A Lenten Carbon Fast

By LeeAnne Beres, part of the Vestry Papers issue on Caring for God's Creation (March 2011)

Forty days of Lent. Nine hundred and sixty hours. Fifty-seven thousand, six hundred minutes. This time before Easter is one for reflecting on and fasting from the actions, objects, or attitudes in our life that separate us from God. For many, it is also a time of renewal and reconnection, to our Creator and the great gift of creation.

Marjorie Thompson writes in her book Soul Feast, “For the early church, Lent was just the opposite of a dreary season of restriction. It was understood as an opportunity to return to…the life of natural communion with God that was lost to us in the Fall.”

In this view, Lent is a time to restore our life of natural communion with God, which includes understanding both our limits and the limits of God’s creation. One way to celebrate Lent, therefore, is to practice practical ways of honoring those limits.

The spiritual practice of fasting, accompanied by prayer and meditation, moves us to be more open to the will of God in our lives. Fasting helps us listen to what God wants us to be and to do. During Lent this year, Earth Ministry and Washington Interfaith Power & Light (WAIPL) invite you to try a “fast from carbon,” that is, to reduce the amount of carbon dioxide you put into the atmosphere.

Why should you consider a fast from carbon? There are at least five reasons:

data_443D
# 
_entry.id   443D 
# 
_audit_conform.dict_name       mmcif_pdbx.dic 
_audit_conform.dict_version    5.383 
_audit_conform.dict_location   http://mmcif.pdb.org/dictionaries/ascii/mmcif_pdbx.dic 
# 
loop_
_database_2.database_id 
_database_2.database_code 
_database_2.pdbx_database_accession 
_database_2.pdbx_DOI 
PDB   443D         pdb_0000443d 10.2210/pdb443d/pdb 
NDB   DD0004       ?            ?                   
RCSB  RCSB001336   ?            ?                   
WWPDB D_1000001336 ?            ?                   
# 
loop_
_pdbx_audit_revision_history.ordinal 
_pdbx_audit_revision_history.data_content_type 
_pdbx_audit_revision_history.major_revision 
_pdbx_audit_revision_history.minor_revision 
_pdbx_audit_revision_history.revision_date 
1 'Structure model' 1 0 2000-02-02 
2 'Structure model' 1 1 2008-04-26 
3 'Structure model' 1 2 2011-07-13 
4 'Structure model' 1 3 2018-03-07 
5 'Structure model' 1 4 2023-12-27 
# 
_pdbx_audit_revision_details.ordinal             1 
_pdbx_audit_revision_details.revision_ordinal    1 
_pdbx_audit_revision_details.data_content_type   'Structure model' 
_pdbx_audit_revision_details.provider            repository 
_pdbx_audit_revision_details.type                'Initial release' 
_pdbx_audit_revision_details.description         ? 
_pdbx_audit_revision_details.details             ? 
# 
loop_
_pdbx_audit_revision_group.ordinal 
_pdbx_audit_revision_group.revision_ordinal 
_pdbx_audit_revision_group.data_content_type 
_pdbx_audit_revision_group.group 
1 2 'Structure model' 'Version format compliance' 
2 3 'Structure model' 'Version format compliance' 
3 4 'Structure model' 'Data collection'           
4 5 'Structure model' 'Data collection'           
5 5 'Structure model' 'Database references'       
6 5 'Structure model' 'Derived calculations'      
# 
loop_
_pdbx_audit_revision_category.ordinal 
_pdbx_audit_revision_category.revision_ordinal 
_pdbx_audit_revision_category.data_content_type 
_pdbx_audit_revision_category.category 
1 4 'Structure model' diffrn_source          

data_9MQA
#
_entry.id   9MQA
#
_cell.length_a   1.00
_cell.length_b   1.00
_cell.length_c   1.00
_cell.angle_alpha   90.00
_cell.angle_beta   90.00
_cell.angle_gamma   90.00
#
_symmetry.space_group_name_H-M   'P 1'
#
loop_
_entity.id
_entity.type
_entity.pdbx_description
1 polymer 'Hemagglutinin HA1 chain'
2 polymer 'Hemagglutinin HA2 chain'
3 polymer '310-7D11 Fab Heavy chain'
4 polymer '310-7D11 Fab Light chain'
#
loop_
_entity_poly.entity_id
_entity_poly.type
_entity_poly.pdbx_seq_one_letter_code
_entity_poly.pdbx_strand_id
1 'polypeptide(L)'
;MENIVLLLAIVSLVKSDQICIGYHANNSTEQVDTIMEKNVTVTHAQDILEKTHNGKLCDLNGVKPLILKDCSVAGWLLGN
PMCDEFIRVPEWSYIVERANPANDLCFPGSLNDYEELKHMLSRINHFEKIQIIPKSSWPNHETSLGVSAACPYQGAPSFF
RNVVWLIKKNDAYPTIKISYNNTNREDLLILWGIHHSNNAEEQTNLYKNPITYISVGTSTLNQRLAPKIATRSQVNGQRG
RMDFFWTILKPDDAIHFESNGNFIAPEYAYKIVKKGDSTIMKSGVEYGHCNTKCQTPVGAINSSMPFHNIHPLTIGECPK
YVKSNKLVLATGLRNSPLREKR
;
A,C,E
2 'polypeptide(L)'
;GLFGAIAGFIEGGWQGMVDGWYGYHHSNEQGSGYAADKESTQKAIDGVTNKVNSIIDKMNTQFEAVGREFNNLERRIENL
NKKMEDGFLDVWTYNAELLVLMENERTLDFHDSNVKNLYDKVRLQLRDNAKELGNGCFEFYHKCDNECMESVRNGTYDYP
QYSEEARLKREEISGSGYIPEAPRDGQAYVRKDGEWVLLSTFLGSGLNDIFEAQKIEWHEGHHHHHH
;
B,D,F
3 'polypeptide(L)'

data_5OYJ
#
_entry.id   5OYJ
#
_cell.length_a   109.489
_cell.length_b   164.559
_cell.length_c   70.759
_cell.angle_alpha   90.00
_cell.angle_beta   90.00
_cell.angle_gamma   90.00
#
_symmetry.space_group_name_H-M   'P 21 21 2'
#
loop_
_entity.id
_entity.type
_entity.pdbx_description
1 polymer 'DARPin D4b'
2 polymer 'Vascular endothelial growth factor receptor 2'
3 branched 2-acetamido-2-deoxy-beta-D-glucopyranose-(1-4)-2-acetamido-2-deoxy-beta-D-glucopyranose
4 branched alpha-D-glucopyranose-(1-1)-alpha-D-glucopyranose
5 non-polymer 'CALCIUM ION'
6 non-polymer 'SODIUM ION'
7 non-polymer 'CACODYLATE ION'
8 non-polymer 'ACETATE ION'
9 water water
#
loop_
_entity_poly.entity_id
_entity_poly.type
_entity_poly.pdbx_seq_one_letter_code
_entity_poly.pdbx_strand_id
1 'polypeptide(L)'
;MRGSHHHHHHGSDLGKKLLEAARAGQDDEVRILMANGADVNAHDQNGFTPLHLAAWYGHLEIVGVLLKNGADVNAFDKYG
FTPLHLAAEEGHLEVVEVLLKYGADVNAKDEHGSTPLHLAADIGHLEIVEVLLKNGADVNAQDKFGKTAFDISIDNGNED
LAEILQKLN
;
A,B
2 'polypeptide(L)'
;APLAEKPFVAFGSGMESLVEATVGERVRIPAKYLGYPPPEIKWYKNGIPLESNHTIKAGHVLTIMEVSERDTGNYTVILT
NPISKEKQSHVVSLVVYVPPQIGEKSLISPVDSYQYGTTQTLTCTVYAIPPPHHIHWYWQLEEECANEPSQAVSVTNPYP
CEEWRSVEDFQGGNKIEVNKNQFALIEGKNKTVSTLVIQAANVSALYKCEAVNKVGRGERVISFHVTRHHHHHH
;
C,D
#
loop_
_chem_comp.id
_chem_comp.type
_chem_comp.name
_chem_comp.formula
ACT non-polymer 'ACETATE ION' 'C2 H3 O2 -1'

1. The carbon dioxide we are putting into the environment, in the form of greenhouse gases, is changing the climate of God’s creation, our planet Earth. Scientists no longer debate the basic facts of climate change.
  2. The sources of these greenhouse gases are largely produced by human beings and the society we have created.
  3. The largest component of greenhouse gases is carbon dioxide, which comes from the burning of fossil fuels during the generation of electricity and from the modes of transportation that we use.
  4. Unless we reduce our emissions of greenhouse gases, the impact of these increases will be devastating for our planet, for its people—especially the poor and vulnerable—and for the plants and animals that have lived here for millions of years. Time is critical.
  5. God created this Earth, declared it to be good, and expects us to care for creation and to maintain its goodness for future generations.

Engaging your congregation in a carbon-free Lent is a practical and timely way to put faith into action. These free resources can help you get started.

Lenten Creation Care Resources

Earth Ministry/WAIPL’s Prayer and Action Guide for a Lenten Fast from Carbon
This Lenten prayer guide features seven prayerful reflections (for Ash Wednesday and the six Sundays of Lent), which include insights on regional impacts of climate change, Scripture readings and prayers, and actions of individuals wanting to reduce their carbon footprints. An excellent resource for weekly bulletin inserts, adult forums, and even personal devotions.

Earth Ministry/WAIPL’s 2014 Carbon Fast for Lent Calendar